Is it effective to improve advertisement literacy in teenagers?
Eldesta Nisa Nabila, Hamzah Pratama Megantara, Anshorulloh Abd Fath, Rabid Yahya Putradasa, Bernie Endyarni Medise, Devi Nurhaliza Atjo, Diandra Amandita D, Dina Clarissa
Fakultas Kedokteran Universitas Indonesia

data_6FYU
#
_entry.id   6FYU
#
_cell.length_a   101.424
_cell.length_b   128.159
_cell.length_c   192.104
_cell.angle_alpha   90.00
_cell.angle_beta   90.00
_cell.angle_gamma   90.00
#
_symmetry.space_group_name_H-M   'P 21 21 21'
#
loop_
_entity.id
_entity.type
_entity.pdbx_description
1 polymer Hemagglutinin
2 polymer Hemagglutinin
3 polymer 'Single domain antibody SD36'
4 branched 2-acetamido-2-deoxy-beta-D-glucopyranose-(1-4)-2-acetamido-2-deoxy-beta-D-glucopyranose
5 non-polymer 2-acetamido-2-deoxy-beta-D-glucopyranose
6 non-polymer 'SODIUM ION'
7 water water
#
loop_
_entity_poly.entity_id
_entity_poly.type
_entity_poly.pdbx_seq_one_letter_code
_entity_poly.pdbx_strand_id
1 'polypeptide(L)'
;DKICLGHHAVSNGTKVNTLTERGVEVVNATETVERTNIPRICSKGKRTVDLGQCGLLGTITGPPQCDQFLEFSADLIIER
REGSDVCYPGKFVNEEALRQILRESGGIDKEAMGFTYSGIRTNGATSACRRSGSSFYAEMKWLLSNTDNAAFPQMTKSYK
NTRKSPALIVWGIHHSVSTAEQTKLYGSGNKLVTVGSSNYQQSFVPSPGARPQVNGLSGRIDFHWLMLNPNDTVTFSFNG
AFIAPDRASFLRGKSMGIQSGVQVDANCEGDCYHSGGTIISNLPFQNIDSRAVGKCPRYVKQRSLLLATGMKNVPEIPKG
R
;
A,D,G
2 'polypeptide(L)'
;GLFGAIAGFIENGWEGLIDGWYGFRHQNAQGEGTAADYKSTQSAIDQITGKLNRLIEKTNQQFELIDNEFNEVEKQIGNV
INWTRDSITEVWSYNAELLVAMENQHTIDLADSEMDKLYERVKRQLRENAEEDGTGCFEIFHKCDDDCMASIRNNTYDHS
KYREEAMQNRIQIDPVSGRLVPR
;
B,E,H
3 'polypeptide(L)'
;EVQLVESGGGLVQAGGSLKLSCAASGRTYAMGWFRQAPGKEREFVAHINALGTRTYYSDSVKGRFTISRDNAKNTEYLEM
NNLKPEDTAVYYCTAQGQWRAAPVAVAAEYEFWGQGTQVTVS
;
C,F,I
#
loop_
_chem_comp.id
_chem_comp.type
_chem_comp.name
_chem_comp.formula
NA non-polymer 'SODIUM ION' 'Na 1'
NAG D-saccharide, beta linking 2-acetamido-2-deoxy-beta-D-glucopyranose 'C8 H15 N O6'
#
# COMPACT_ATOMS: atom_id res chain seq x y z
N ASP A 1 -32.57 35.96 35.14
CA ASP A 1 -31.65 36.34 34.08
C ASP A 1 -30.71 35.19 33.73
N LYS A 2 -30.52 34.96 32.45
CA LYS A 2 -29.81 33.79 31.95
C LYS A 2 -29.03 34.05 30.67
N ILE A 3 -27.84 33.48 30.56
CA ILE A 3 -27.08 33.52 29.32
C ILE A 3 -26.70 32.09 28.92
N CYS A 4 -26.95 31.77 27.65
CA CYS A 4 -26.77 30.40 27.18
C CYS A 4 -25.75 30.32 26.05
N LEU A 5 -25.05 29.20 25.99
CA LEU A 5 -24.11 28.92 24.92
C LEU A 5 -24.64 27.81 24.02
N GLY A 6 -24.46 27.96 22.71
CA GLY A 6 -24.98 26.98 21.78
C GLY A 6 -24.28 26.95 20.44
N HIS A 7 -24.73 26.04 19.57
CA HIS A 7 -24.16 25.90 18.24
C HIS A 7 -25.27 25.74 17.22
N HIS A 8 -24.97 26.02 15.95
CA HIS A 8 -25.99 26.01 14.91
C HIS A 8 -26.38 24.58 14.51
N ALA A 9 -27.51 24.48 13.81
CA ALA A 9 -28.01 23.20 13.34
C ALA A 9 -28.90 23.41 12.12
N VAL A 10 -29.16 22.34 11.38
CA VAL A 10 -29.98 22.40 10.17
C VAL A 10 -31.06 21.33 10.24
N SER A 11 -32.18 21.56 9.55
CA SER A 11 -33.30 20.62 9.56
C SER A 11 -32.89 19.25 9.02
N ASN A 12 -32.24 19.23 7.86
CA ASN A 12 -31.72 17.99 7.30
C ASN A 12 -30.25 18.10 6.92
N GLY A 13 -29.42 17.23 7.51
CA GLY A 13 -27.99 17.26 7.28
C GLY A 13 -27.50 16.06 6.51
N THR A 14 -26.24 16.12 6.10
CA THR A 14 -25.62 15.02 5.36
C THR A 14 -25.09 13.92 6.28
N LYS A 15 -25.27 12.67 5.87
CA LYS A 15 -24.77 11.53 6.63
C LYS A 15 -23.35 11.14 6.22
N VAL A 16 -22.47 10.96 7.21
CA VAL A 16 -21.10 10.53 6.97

Adolescents are a vital component in tobacco company’s market renewal. The truth is, teenagers are their major source of “replacement smokers”. Therefore, despite knowing that youths are susceptible to commercial messages due to their developmental vulnerability, tobacco companies keep targeting minors to secure their cash flow. Tobacco Industry uses diabolical marketing tactics to portray itself as a youth-friendly industry while glossing over the grotesque truths behind cigarette smoking. Their tactics to lure in young audiences range from selling stick cigarettes at pocket money prices and displaying in stores tobacco products at children’s eye level, to creating commercials that disseminate deceiving ideas of freedom, solidarity, and desired self-image. Another huge marketing ploy created by the tobacco industry is e-cigarette. Due to its attractive designs and wide range of flavours, many believe that e-cigarette is a harmless alternative to traditional smoking. Previous study showed that tobacco advertisement is not only a risk factor but rather one of the etiologies of smoking. Therefore, actions must be taken to reduce exposure of cigarette and e-cigarette advertisements on children and adolescents. However, recently, cigarette and e-cigarette advertisements have become more rampant in social media as a comprehensive law on online tobacco advertising and promotional activities has yet to be fully established. This loophole allows e-cigarette promotion to flourish in social media especially through subtle promotional approaches like influencer endorsement. Accordingly, integrating advertisement literacy in a smoking prevention program is crucial. However, studies showed that creating an impactful program for adolescents is quite challenging as this population is sensitive to social status and respect. Hence, to maximise the outcome of the intervention, we designed a smoking prevention program that harnesses youth’s desire for respect and social status. Besides, our program attempted to employ a strategy where teenagers were told that some adults , i.e. those from cigarette companies, were disrespecting them, with the hope that the students could channel the resulting emotions into desirable behavioural change. To our knowledge, this is the first anti-smoking advertisement literacy program for teenagers published in Indonesia.